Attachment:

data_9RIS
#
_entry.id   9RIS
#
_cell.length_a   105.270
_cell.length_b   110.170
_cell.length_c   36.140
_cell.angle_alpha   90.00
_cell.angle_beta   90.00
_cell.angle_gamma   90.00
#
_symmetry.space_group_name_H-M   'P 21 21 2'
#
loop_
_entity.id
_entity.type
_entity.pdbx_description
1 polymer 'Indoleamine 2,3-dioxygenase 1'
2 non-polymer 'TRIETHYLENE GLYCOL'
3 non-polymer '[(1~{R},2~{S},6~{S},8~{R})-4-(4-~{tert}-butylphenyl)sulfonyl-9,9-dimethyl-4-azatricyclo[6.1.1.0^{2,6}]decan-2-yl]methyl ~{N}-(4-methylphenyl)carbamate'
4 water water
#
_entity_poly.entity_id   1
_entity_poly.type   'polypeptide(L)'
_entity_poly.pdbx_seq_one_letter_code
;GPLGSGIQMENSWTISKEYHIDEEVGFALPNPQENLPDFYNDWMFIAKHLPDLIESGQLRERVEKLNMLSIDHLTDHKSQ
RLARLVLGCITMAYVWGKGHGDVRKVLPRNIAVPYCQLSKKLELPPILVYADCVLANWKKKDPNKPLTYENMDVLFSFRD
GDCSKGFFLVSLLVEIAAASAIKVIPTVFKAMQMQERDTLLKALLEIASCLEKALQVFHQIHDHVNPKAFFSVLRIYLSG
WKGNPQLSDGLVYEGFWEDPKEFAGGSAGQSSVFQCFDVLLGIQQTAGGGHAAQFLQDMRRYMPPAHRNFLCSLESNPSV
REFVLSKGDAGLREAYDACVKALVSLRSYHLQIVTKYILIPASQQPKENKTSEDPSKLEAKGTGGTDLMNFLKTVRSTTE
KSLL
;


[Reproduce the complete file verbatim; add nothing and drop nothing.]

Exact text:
data_9RIS
#
_entry.id   9RIS
#
_cell.length_a   105.270
_cell.length_b   110.170
_cell.length_c   36.140
_cell.angle_alpha   90.00
_cell.angle_beta   90.00
_cell.angle_gamma   90.00
#
_symmetry.space_group_name_H-M   'P 21 21 2'
#
loop_
_entity.id
_entity.type
_entity.pdbx_description
1 polymer 'Indoleamine 2,3-dioxygenase 1'
2 non-polymer 'TRIETHYLENE GLYCOL'
3 non-polymer '[(1~{R},2~{S},6~{S},8~{R})-4-(4-~{tert}-butylphenyl)sulfonyl-9,9-dimethyl-4-azatricyclo[6.1.1.0^{2,6}]decan-2-yl]methyl ~{N}-(4-methylphenyl)carbamate'
4 water water
#
_entity_poly.entity_id   1
_entity_poly.type   'polypeptide(L)'
_entity_poly.pdbx_seq_one_letter_code
;GPLGSGIQMENSWTISKEYHIDEEVGFALPNPQENLPDFYNDWMFIAKHLPDLIESGQLRERVEKLNMLSIDHLTDHKSQ
RLARLVLGCITMAYVWGKGHGDVRKVLPRNIAVPYCQLSKKLELPPILVYADCVLANWKKKDPNKPLTYENMDVLFSFRD
GDCSKGFFLVSLLVEIAAASAIKVIPTVFKAMQMQERDTLLKALLEIASCLEKALQVFHQIHDHVNPKAFFSVLRIYLSG
WKGNPQLSDGLVYEGFWEDPKEFAGGSAGQSSVFQCFDVLLGIQQTAGGGHAAQFLQDMRRYMPPAHRNFLCSLESNPSV
REFVLSKGDAGLREAYDACVKALVSLRSYHLQIVTKYILIPASQQPKENKTSEDPSKLEAKGTGGTDLMNFLKTVRSTTE
KSLL
;